On the other hand I cannot deny that the Government of Greece would have wronged, by willingly submitting to the Axis, in order to protect the country and its people from War, because it would have condemned Greece to a wilful enslavement, together with an amputation of national lands. This supposed protection would have been detrimental for the future of the Greek race and even worse than the consequences of any War. In case the Greek Government had acted in accordance with the recommendations of Berlin, would have been in the wrong. The Greek people and the British would have been respectively right, in condemning the former their Government, and in protecting the latter their existence, by applying the measures they were understood to have pre-planned, with respect to the Greek islands.

In case Greece acceded to the Axis, the country would have consequently been divided not in two, as in 1916, but in threeGreeces”:

· The first, being the “official Greece”, governed from Athens, which in order to avoid War had fallen to the disgrace of becoming willingly slave, having paid this price and having on her own accord amputated herself, by giving away lands with purely Greek populations, more so than in any other part of the country.

· The second, being the “real Greece”, i.e. the unanimous public opinion of the Greek Nation, which would never willingly accept its enslavement accompanied by the loss of Greek lands, something equivalent to utter disgrace and future nullification of the of Hellenism, with its ideals and substance. Such nullification would be firstly moral and secondly material. The Nation would never forgive the Greek King and the Government for such policies.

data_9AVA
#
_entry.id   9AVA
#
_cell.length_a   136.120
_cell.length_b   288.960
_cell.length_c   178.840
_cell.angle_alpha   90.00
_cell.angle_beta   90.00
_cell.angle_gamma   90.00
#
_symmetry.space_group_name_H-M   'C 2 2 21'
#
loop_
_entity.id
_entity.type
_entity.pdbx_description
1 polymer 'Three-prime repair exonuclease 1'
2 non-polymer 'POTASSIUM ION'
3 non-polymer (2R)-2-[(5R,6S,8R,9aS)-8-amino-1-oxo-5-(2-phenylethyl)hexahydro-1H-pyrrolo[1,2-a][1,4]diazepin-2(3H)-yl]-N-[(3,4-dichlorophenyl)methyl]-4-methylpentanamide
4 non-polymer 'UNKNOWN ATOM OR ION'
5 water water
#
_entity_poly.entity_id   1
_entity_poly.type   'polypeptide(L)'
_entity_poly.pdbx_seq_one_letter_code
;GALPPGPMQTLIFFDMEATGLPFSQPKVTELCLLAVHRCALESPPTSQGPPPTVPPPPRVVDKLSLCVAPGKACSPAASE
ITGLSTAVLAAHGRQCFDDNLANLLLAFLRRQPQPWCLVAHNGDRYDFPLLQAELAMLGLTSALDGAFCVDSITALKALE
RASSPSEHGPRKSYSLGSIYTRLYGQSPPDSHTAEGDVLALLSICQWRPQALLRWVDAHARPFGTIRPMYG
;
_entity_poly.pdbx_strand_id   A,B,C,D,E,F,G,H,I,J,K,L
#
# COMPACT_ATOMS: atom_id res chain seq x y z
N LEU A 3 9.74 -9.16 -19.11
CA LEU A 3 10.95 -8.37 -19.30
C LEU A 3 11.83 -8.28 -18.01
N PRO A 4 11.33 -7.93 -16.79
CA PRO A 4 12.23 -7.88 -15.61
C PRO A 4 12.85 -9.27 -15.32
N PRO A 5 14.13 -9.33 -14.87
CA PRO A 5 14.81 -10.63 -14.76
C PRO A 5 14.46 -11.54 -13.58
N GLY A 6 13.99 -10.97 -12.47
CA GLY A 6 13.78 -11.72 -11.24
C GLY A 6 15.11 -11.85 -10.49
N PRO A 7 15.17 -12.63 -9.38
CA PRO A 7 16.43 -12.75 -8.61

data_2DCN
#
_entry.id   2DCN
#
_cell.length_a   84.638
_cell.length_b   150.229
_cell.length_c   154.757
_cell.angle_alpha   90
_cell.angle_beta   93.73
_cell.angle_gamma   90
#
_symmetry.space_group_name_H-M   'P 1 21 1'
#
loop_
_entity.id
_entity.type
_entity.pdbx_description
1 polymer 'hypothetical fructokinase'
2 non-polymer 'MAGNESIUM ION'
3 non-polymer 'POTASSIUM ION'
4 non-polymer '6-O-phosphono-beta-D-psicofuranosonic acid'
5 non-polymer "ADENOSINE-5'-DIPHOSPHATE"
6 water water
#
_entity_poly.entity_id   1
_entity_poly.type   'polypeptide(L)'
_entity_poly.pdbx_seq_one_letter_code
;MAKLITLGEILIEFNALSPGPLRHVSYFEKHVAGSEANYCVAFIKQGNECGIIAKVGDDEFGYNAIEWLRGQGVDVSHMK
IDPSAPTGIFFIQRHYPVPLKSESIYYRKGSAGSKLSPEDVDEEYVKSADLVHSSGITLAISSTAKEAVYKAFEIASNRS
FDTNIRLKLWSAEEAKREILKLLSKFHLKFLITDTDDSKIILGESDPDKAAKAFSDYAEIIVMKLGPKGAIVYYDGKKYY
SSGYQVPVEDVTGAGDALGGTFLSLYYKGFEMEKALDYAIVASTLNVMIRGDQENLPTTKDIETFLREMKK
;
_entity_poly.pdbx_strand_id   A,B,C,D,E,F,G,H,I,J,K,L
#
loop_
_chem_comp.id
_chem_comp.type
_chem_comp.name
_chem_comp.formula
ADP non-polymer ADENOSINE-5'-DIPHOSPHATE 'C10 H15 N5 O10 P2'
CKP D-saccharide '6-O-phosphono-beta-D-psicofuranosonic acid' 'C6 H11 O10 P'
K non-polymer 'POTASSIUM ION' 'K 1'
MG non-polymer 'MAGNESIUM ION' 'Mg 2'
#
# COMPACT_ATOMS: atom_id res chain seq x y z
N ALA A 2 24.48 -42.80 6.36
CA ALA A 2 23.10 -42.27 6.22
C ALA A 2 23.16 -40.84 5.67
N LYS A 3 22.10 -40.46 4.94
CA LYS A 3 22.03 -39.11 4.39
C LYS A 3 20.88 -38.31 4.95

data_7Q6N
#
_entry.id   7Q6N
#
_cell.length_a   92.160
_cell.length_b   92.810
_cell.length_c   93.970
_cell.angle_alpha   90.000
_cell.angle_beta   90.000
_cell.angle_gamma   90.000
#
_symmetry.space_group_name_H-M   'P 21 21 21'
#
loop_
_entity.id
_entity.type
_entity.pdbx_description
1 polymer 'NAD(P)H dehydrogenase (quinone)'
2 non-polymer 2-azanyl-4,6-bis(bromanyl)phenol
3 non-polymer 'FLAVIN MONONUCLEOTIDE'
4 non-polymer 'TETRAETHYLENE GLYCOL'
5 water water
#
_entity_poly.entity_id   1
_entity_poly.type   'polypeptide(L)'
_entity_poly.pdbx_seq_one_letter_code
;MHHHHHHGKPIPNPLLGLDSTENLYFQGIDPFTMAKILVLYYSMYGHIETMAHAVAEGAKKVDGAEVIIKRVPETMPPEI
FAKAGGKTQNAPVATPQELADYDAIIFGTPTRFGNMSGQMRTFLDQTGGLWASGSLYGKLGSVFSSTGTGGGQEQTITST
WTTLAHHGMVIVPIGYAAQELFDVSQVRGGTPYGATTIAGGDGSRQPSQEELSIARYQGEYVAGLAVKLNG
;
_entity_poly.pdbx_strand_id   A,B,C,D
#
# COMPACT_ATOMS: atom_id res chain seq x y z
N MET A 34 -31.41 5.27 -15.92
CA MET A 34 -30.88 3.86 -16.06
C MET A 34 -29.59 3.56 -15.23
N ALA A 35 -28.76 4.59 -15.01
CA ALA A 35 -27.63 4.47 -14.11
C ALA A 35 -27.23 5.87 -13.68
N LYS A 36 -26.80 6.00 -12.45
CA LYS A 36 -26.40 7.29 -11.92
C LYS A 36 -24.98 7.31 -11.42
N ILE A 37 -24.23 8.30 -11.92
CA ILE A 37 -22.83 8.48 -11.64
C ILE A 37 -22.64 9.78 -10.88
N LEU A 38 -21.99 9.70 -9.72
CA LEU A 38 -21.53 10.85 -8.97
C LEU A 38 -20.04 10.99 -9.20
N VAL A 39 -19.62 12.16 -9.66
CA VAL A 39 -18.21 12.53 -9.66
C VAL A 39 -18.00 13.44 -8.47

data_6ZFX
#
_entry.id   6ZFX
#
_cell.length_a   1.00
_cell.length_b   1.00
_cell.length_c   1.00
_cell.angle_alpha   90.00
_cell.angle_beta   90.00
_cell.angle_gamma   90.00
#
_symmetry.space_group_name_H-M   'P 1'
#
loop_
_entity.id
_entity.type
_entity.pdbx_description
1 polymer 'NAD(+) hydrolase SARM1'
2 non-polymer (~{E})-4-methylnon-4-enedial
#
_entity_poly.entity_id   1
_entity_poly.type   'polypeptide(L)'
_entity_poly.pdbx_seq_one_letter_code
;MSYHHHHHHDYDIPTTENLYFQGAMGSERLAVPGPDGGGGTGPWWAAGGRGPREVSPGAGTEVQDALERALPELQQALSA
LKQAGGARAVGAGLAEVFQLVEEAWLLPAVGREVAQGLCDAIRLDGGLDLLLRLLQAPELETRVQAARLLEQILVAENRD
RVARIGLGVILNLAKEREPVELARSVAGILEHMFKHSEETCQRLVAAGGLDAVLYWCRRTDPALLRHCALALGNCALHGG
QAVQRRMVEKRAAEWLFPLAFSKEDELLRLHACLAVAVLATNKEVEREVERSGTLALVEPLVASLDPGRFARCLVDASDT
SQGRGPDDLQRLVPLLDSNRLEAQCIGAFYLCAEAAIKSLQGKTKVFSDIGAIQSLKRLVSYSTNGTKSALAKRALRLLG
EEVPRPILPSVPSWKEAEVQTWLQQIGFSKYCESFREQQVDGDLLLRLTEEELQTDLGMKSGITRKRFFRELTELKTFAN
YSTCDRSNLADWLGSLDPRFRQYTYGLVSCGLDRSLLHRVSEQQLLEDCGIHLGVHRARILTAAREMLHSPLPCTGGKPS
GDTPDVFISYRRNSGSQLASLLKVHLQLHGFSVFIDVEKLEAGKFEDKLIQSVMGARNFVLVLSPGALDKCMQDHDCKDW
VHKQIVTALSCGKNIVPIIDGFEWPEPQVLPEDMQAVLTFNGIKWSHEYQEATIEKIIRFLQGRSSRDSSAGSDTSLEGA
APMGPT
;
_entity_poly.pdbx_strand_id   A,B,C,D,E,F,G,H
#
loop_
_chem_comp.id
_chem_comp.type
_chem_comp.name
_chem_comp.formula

· The third being one more Greece, formed by Greeks under a democratic pretext and under the protection of the British Fleet, encompassing the island of Crete and other islands. This “democratic” Greece would have on her side the National Right, as well as the prompt British protection. Britain would have attained the right to protect these islands; while at the same time could also safeguard her own interests in North Africa. The moral power of this third Greece would fatefully absorb the first “official Greece”, because the third Greece would possess the unqualified approval and the support of the unofficial second “real Greece”, expressing the unanimous National public opinion.